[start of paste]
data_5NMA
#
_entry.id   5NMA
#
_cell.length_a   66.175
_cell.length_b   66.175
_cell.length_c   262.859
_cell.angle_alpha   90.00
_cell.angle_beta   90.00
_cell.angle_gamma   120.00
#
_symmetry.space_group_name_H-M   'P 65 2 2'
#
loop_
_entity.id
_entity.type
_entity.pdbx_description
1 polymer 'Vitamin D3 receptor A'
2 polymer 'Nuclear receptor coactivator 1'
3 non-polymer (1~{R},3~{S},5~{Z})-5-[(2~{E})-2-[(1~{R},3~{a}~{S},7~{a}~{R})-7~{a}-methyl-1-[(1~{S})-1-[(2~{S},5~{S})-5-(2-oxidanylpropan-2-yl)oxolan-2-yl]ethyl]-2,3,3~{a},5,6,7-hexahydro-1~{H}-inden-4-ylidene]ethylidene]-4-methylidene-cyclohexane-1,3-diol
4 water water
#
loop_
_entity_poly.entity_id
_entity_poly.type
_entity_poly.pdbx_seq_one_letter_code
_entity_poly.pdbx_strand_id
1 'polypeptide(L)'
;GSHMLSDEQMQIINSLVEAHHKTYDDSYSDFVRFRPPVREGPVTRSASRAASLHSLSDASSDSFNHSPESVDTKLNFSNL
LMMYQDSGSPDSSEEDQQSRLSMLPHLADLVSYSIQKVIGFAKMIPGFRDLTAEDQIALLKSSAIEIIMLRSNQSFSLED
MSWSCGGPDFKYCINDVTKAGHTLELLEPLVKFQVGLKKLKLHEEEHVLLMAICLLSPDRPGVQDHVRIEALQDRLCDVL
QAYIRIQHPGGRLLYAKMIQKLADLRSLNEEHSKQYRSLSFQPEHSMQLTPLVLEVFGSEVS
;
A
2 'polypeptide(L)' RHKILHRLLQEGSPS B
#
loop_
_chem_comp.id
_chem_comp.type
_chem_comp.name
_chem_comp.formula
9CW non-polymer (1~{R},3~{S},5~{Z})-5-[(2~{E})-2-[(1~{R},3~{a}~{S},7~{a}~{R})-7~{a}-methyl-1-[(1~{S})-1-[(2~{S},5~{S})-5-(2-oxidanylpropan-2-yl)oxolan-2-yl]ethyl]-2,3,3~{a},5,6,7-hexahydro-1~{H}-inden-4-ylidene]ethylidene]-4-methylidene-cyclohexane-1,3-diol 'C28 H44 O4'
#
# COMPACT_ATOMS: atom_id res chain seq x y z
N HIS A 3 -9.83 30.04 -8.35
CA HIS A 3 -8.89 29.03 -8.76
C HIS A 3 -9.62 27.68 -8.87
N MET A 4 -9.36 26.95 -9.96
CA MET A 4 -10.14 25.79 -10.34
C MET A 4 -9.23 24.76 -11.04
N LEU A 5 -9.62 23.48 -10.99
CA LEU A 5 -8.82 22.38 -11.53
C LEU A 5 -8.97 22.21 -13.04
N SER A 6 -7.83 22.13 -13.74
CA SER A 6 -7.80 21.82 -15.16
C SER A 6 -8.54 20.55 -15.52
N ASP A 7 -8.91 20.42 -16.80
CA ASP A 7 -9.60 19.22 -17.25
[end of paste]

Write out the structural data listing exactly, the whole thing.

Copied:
data_5NMA
#
_entry.id   5NMA
#
_cell.length_a   66.175
_cell.length_b   66.175
_cell.length_c   262.859
_cell.angle_alpha   90.00
_cell.angle_beta   90.00
_cell.angle_gamma   120.00
#
_symmetry.space_group_name_H-M   'P 65 2 2'
#
loop_
_entity.id
_entity.type
_entity.pdbx_description
1 polymer 'Vitamin D3 receptor A'
2 polymer 'Nuclear receptor coactivator 1'
3 non-polymer (1~{R},3~{S},5~{Z})-5-[(2~{E})-2-[(1~{R},3~{a}~{S},7~{a}~{R})-7~{a}-methyl-1-[(1~{S})-1-[(2~{S},5~{S})-5-(2-oxidanylpropan-2-yl)oxolan-2-yl]ethyl]-2,3,3~{a},5,6,7-hexahydro-1~{H}-inden-4-ylidene]ethylidene]-4-methylidene-cyclohexane-1,3-diol
4 water water
#
loop_
_entity_poly.entity_id
_entity_poly.type
_entity_poly.pdbx_seq_one_letter_code
_entity_poly.pdbx_strand_id
1 'polypeptide(L)'
;GSHMLSDEQMQIINSLVEAHHKTYDDSYSDFVRFRPPVREGPVTRSASRAASLHSLSDASSDSFNHSPESVDTKLNFSNL
LMMYQDSGSPDSSEEDQQSRLSMLPHLADLVSYSIQKVIGFAKMIPGFRDLTAEDQIALLKSSAIEIIMLRSNQSFSLED
MSWSCGGPDFKYCINDVTKAGHTLELLEPLVKFQVGLKKLKLHEEEHVLLMAICLLSPDRPGVQDHVRIEALQDRLCDVL
QAYIRIQHPGGRLLYAKMIQKLADLRSLNEEHSKQYRSLSFQPEHSMQLTPLVLEVFGSEVS
;
A
2 'polypeptide(L)' RHKILHRLLQEGSPS B
#
loop_
_chem_comp.id
_chem_comp.type
_chem_comp.name
_chem_comp.formula
9CW non-polymer (1~{R},3~{S},5~{Z})-5-[(2~{E})-2-[(1~{R},3~{a}~{S},7~{a}~{R})-7~{a}-methyl-1-[(1~{S})-1-[(2~{S},5~{S})-5-(2-oxidanylpropan-2-yl)oxolan-2-yl]ethyl]-2,3,3~{a},5,6,7-hexahydro-1~{H}-inden-4-ylidene]ethylidene]-4-methylidene-cyclohexane-1,3-diol 'C28 H44 O4'
#
# COMPACT_ATOMS: atom_id res chain seq x y z
N HIS A 3 -9.83 30.04 -8.35
CA HIS A 3 -8.89 29.03 -8.76
C HIS A 3 -9.62 27.68 -8.87
N MET A 4 -9.36 26.95 -9.96
CA MET A 4 -10.14 25.79 -10.34
C MET A 4 -9.23 24.76 -11.04
N LEU A 5 -9.62 23.48 -10.99
CA LEU A 5 -8.82 22.38 -11.53
C LEU A 5 -8.97 22.21 -13.04
N SER A 6 -7.83 22.13 -13.74
CA SER A 6 -7.80 21.82 -15.16
C SER A 6 -8.54 20.55 -15.52
N ASP A 7 -8.91 20.42 -16.80
CA ASP A 7 -9.60 19.22 -17.25